Within this framework, Rabin stressed the necessity of the land corridors leading to the Jordan Valley, including Highway 5 (Rosh Ha’ayin-Ariel-Ma’ale Ephraim). In keeping with this stipulation, instead of the 40,000 homes being built in Rosh Ha’ayin and the 30,000 planned to be built in the Ramat Hasharon area, there should be extensive construction connecting Rosh Ha’ayin to Ariel, and from there to the Tapuah junction. Instead of the hundreds of thousands of homes slated to be built west of Jerusalem, the construction efforts need to be directed eastwards towards the Dead Sea.

Mr. Prime Minister, your caution is fully understandable given the massive constraints under which you are operating. But in the absence of a long-term planning vision — a master plan placed on the desks of the professional echelons — developments on the ground are setting lasting patterns that will make the preservation of Israel’s security and spatial requirements in the West Bank ever more untenable.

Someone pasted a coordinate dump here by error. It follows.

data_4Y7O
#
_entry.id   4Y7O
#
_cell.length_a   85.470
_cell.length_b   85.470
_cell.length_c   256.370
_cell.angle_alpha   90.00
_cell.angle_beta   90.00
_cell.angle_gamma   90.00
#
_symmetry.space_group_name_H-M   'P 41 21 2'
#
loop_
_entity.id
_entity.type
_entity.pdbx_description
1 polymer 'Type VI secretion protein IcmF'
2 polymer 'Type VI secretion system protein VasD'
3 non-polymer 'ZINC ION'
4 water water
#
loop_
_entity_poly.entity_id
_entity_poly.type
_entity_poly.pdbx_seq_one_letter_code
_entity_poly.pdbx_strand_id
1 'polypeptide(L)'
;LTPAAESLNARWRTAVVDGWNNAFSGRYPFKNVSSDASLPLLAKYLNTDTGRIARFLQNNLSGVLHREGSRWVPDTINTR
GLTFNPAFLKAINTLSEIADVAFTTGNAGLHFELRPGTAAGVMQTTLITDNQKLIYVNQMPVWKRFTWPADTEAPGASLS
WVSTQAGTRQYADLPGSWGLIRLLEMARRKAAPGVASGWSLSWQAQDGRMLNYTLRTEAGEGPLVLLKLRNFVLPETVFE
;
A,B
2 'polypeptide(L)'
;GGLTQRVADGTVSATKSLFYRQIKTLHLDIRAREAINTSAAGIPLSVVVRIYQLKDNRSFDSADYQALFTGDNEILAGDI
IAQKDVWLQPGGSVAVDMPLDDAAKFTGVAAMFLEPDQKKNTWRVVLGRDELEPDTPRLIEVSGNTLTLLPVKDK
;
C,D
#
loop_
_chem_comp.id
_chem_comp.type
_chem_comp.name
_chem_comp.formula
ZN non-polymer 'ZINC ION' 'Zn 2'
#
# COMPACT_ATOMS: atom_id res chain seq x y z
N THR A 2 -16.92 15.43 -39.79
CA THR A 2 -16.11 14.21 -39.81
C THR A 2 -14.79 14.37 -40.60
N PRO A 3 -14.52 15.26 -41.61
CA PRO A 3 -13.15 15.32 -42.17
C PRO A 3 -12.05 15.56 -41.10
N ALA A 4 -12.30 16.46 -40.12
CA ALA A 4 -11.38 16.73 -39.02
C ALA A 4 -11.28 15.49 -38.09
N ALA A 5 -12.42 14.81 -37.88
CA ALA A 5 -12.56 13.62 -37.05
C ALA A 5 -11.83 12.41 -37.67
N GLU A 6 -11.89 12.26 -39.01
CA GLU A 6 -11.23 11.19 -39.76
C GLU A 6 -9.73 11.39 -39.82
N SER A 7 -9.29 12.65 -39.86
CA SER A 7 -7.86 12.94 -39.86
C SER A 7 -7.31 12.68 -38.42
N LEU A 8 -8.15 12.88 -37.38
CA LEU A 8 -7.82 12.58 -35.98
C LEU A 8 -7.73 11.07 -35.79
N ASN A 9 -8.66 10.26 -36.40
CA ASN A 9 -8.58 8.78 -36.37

In strengthening the existing contours of Jewish neighborhoods in Judea and Samaria and the Jordan Valley, alongside the Palestinian Authority-controlled Areas A and B, the following planning trends are required:

  • Consolidating Jerusalem’s metropolitan status by developing transportation and municipal infrastructure from Gush Etzion to Mishor Adumim, Michmash, Ofra, and Givat Ze’ev.
  • Exploiting the open corridor from Jerusalem to the Dead Sea for the construction of tens of thousands of housing units.
  • Developing an eastern avenue for the State of Israel from the town of Arad to Mount Gilboa, while transforming the Jordan Valley into a continuously settled area.